Tuesday, July 24, 2012

Hands-on: Canon EOS M

Canon has finally launched its first mirrorless interchangeable lens camera (ILC), the EOS M, that comes fitted with an APS-C sensor. Sporting a 3-inch capacitive touchscreen, the EOS M boasts many features found in its bigger brother, the EOS 650D, such as a hybrid AF autofocus system and a Movie Servo AF mode for real-time focusing.
18-megapixel APS-C CMOS sensor: The EOS M packs an 18-megapixel, APS-C CMOS sensor (similar to the EOS 650D) together with the company's proprietary DIGIC 5 image processor.

Touchscreen LCD: A 1,040k-dot resolution, 3-inch, capacitive touchscreen LCD--similar to the Canon EOS 650D--comes with multitouch capabilities allowing users to "pinch-to-zoom" during image playback and tap-to-focus or even shoot stills during video capture.

31-point autofocus system: The ILC features a hybrid AF system--phase and contrast detection--which means faster and more precise autofocus performance for videos and stills, especially with moving subjects.

Movie Servo AF: Allows shutterbugs to constantly maintain focusing during the recording of videos.

Canon dSLR lens compatibility: Shutterbugs can mount their existing Canon EOS EF and EF-S dSLR lenses to the EOS M ILC and maintain full-AF coupling as well as functionality.

We handled the camera for a while at the event and felt that it had a robust build quality. This may be attributed to the camera's stainless steel front panel coupled with its full magnesium-alloy body. Its size can be compared with svelte ILCs such as the Panasonic Lumix DMC-GF5 and the Sony Alpha NEX-C3.
There's also a grip on the front which gives users a firmer grip of the ILC--making it easier for one-handed operation.

During our brief hands-on withthe pre-production model, it soon felt as though Canon had taken some of the Canon EOS 650D and squeezed it into a compact ILC chassis. The EOS M shares a similar 18-megapixel APS-C sensor and the in-camera menu interface looks and feels virtually similar to our experience with the 650D. Some features such as the 650D's Movie Servo AF and hybrid autofocus system were also present in this snapper.
The EOS M features an APS-C image sensor and uses a new EF-M lens mount. Canon EF and EF-S lenses can also be mounted on this shooter via an optional lens adapter. (Credit: Shawn Low/CNET Asia)
We realized that EOS M adopts a simpler interface as Canon has chose to do away with the typical P, A, S, M mode dial and uses a three-way switch instead, allowing you to select between Auto, Manual and Movie modes. You can still access the usual P, A, S, M modes via the in-camera menus, although, we found the lack of a phyical mode dial to be a minor annoyance when trying to switch between modes quickly.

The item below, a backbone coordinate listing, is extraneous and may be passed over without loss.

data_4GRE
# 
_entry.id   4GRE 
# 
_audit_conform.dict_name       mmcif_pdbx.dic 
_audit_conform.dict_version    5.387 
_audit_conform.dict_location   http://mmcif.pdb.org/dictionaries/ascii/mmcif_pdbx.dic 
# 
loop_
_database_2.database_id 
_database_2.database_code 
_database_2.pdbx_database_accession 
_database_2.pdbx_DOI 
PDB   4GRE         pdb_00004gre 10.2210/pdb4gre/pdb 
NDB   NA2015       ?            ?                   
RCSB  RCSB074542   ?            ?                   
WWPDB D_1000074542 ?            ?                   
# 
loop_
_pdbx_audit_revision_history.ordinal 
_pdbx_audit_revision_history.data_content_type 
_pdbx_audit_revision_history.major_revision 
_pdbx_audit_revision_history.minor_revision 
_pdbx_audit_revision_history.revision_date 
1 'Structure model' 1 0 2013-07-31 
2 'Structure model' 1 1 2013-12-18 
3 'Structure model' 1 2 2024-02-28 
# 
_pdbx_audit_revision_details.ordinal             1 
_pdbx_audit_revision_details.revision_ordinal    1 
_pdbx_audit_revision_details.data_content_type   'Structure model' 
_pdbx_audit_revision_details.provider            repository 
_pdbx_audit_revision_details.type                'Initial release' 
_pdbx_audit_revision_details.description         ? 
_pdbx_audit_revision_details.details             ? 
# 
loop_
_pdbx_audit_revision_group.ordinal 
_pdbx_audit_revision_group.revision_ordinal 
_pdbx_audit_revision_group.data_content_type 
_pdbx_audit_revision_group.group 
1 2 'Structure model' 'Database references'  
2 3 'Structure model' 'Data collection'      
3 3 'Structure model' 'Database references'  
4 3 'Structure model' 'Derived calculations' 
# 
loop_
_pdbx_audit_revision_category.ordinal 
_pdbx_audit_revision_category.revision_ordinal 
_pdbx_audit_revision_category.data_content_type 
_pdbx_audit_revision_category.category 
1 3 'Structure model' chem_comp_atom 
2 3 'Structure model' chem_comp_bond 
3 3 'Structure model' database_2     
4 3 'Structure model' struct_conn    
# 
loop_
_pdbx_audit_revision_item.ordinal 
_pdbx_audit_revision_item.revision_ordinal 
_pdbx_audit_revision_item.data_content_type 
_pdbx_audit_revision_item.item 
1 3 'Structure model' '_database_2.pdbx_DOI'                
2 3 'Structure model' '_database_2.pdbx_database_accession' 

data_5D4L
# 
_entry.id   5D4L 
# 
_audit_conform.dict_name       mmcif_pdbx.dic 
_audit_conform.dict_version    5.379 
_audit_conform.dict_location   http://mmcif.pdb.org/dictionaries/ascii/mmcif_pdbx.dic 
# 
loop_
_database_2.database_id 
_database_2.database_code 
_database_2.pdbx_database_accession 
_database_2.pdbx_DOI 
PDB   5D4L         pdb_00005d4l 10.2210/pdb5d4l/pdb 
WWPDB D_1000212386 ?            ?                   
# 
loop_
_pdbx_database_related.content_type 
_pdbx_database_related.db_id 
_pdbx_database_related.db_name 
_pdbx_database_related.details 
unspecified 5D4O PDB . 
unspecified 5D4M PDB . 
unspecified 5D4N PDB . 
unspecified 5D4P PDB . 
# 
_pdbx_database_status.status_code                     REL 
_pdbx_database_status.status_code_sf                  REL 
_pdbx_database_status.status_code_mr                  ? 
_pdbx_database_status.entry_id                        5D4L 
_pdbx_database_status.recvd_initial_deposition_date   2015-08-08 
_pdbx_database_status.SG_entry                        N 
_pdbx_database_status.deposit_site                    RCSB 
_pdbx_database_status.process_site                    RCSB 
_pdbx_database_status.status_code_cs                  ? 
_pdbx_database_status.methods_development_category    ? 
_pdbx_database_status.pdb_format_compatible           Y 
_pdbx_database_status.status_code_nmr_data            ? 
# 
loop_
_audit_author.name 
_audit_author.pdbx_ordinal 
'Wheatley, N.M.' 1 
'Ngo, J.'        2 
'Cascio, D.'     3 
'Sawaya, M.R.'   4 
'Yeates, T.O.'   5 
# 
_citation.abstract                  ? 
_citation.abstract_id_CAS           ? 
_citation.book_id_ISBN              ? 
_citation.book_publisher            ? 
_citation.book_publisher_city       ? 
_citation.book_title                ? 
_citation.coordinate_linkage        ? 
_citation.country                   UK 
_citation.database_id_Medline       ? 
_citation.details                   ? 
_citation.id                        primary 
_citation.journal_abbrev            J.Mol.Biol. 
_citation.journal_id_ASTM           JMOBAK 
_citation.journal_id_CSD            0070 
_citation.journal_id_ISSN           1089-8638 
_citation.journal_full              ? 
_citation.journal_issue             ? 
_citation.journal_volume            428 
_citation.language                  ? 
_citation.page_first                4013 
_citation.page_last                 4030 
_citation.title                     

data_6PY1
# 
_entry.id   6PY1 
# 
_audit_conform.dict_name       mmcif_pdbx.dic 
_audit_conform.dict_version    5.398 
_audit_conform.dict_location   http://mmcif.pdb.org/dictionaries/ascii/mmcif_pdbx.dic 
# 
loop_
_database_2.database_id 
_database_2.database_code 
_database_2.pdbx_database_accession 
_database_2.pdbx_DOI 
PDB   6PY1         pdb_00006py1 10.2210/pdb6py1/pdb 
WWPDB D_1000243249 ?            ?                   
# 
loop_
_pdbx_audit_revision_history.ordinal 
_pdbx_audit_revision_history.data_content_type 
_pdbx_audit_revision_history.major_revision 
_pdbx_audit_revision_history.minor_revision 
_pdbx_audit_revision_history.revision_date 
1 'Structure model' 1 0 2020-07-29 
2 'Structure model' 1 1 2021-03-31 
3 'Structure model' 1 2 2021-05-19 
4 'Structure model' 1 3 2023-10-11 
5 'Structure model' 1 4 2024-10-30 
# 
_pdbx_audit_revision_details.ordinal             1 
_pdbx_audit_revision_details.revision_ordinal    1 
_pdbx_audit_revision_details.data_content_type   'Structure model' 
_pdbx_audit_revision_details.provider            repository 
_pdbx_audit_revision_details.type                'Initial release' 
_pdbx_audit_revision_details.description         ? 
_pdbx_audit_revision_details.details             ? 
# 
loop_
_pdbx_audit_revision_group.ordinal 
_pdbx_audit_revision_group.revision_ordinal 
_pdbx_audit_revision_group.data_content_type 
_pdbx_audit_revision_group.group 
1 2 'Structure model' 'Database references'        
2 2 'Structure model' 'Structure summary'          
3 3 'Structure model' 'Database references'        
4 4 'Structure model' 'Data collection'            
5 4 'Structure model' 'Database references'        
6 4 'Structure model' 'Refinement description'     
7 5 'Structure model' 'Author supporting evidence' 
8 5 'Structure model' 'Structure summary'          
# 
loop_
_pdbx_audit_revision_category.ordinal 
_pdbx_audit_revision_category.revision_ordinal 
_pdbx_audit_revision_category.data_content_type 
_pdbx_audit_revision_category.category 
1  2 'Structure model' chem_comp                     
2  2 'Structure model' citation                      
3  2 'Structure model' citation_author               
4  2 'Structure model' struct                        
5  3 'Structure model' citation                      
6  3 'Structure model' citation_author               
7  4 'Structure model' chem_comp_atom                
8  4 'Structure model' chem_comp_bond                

At the back of the sits a 3-inch, capacitive LCD screen which we found to be responsive, allowing us to make selections quickly and easily. Like any ILC with touchscreen capabilities, the options of being able to achieve pinpoint focus as well as touch-to-shoot feature makes for a more convenient shooting experience.

The EOS M prototype model we tried was mounted with the new 22mm (35mm on the 1.6x crop factor) prime lens with a bright F2 maximum aperture. Pairing the camera with a general-purpose focal length made the setup highly portable which was quite impressive considering the size of its sensor. When used wide open, we liked how it managed to provide pleasing background blur.

Overall, the EOS M, with its slim form factor and large image sensor, would likely appeal to compact upgraders looking for dSLR-like quality minus the bulk as well as dSLR, users who have already invested in a stable of Canon glass.

We think the image quality of the EOS M shouldn't stray too far from the EOS 650D (which won our Editor's Choice award), but we'll have to reserve further judgment until we do a thorough review of a commercial set.

There were two lenses announced for the EOS M: The EF-M 18-55 F3.5-5.6 IS STM and EF-M 22mm F2 STM, that are part of the EOS EFM lens lineup. The lenses use the company's Stepping Motor Technology (STM) which provides cleaner audio recordings during video capture in the Movie Servo AF mode.

The 18-55mm standard kit lens which gives users a versatile zoom range for daily use, while the faster 22mm prime lens's provides sharper images in low-light conditions and better subject isolation when used at its F2 maximum aperture. Bundled with the new camera is a Speedlite S90EX which can also be used as a master unit for wireless flash setups, too.

Other accessories include an optional EF-EOS M mount adapter which allows users to adapt their existing Canon EF and EF-S dSLR lenses with full functionality. Beyond that, the EOS M is also compatible with most Canon accessories such as GPS receivers, flash transmitters and remote controls.

Available in red, silver, white and black, the Canon EOS M will retail in Asia from October. Pricing in the region, however, has yet to be confirmed but the EOS M with the 22mm F2 lens is expected to cost US$799.99 in the US.

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